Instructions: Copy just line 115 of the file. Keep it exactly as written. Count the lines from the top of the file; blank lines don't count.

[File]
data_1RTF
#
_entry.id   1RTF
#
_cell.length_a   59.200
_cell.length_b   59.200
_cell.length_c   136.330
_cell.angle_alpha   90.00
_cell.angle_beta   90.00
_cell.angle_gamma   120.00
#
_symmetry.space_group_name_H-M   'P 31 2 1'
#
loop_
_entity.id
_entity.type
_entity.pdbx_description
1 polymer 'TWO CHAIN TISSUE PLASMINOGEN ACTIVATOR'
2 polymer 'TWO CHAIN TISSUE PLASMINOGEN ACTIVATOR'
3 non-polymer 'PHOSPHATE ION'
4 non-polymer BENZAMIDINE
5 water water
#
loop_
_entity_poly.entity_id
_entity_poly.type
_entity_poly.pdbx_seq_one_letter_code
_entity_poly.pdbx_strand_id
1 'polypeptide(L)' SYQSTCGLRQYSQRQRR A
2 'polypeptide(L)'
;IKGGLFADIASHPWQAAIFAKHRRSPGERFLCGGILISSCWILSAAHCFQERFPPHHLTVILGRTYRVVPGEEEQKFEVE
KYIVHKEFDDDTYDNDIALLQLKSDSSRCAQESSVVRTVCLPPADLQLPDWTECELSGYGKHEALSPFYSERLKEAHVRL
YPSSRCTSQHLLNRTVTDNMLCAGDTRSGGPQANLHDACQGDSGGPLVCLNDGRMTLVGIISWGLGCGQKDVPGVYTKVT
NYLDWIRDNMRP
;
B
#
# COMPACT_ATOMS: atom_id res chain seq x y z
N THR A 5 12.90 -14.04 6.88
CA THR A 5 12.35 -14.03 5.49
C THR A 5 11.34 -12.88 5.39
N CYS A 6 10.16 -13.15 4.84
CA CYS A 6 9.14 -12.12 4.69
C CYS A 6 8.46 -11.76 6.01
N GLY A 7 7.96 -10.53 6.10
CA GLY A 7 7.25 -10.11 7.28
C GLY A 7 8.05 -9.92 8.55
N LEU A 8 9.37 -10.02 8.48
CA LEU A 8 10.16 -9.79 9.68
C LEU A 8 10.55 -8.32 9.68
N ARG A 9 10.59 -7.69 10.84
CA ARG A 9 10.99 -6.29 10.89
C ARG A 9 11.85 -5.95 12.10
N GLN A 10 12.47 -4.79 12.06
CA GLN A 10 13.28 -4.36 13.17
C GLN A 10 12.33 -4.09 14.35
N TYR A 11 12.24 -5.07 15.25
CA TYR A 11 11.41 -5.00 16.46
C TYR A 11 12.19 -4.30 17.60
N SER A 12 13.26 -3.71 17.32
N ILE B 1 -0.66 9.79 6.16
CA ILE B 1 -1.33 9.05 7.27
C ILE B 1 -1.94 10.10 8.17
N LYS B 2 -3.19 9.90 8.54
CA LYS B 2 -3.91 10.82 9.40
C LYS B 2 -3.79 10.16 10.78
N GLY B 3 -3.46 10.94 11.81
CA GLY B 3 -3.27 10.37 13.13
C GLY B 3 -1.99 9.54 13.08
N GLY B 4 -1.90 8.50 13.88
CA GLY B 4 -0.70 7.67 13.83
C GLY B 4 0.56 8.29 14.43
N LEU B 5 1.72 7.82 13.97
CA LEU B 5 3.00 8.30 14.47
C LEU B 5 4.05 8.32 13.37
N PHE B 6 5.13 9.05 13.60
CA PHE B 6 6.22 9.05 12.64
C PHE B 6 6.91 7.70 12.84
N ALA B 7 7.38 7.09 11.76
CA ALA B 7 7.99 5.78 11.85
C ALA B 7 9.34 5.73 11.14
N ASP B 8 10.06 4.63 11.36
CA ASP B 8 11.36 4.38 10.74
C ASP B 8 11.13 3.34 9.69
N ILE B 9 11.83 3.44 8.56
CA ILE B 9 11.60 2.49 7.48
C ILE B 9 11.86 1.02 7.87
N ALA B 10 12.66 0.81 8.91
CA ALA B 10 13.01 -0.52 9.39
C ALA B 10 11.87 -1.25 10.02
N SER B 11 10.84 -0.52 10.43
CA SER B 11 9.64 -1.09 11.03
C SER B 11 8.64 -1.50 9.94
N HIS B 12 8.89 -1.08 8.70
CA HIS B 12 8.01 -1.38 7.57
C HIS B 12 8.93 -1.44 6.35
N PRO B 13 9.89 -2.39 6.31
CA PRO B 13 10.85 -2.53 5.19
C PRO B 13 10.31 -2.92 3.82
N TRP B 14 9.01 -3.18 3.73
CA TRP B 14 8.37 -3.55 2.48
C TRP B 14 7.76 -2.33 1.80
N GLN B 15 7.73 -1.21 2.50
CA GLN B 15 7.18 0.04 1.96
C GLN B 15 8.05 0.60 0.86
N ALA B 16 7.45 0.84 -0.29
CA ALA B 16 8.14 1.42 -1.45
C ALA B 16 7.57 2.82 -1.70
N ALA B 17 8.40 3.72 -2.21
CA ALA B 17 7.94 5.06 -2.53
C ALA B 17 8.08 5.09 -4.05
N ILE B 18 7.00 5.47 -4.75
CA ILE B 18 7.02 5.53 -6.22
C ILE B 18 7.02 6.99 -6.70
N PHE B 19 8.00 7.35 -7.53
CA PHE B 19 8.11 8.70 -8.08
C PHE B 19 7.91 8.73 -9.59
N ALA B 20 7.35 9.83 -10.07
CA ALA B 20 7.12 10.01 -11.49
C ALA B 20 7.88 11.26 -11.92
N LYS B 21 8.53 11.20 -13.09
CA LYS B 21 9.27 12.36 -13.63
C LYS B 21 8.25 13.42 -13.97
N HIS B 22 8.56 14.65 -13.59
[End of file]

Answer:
N PHE B 19 8.00 7.35 -7.53